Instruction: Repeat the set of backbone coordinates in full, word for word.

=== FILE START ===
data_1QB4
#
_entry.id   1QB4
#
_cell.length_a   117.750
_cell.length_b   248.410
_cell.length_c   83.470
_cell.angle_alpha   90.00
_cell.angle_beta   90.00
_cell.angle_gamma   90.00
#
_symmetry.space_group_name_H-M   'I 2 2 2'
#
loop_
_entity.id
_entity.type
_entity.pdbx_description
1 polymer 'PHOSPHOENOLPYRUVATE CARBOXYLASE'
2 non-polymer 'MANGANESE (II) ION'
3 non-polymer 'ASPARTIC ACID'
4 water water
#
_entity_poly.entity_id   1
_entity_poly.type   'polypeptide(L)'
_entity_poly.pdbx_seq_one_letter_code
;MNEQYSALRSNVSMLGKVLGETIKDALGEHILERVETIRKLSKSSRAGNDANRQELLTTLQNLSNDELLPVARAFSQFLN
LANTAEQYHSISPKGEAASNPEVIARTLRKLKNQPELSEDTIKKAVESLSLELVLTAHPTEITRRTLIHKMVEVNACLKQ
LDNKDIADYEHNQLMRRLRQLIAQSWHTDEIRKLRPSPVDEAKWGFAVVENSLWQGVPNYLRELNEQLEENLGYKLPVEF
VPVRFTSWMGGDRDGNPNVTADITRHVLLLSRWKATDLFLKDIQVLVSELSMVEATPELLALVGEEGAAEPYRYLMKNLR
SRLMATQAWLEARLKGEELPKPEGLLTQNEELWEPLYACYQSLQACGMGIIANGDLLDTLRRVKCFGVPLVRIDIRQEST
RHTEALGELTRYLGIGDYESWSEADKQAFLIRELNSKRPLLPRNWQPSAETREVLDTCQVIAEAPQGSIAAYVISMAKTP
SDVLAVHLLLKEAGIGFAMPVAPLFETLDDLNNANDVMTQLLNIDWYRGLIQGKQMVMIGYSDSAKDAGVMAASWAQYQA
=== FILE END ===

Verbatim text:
data_1QB4
#
_entry.id   1QB4
#
_cell.length_a   117.750
_cell.length_b   248.410
_cell.length_c   83.470
_cell.angle_alpha   90.00
_cell.angle_beta   90.00
_cell.angle_gamma   90.00
#
_symmetry.space_group_name_H-M   'I 2 2 2'
#
loop_
_entity.id
_entity.type
_entity.pdbx_description
1 polymer 'PHOSPHOENOLPYRUVATE CARBOXYLASE'
2 non-polymer 'MANGANESE (II) ION'
3 non-polymer 'ASPARTIC ACID'
4 water water
#
_entity_poly.entity_id   1
_entity_poly.type   'polypeptide(L)'
_entity_poly.pdbx_seq_one_letter_code
;MNEQYSALRSNVSMLGKVLGETIKDALGEHILERVETIRKLSKSSRAGNDANRQELLTTLQNLSNDELLPVARAFSQFLN
LANTAEQYHSISPKGEAASNPEVIARTLRKLKNQPELSEDTIKKAVESLSLELVLTAHPTEITRRTLIHKMVEVNACLKQ
LDNKDIADYEHNQLMRRLRQLIAQSWHTDEIRKLRPSPVDEAKWGFAVVENSLWQGVPNYLRELNEQLEENLGYKLPVEF
VPVRFTSWMGGDRDGNPNVTADITRHVLLLSRWKATDLFLKDIQVLVSELSMVEATPELLALVGEEGAAEPYRYLMKNLR
SRLMATQAWLEARLKGEELPKPEGLLTQNEELWEPLYACYQSLQACGMGIIANGDLLDTLRRVKCFGVPLVRIDIRQEST
RHTEALGELTRYLGIGDYESWSEADKQAFLIRELNSKRPLLPRNWQPSAETREVLDTCQVIAEAPQGSIAAYVISMAKTP
SDVLAVHLLLKEAGIGFAMPVAPLFETLDDLNNANDVMTQLLNIDWYRGLIQGKQMVMIGYSDSAKDAGVMAASWAQYQA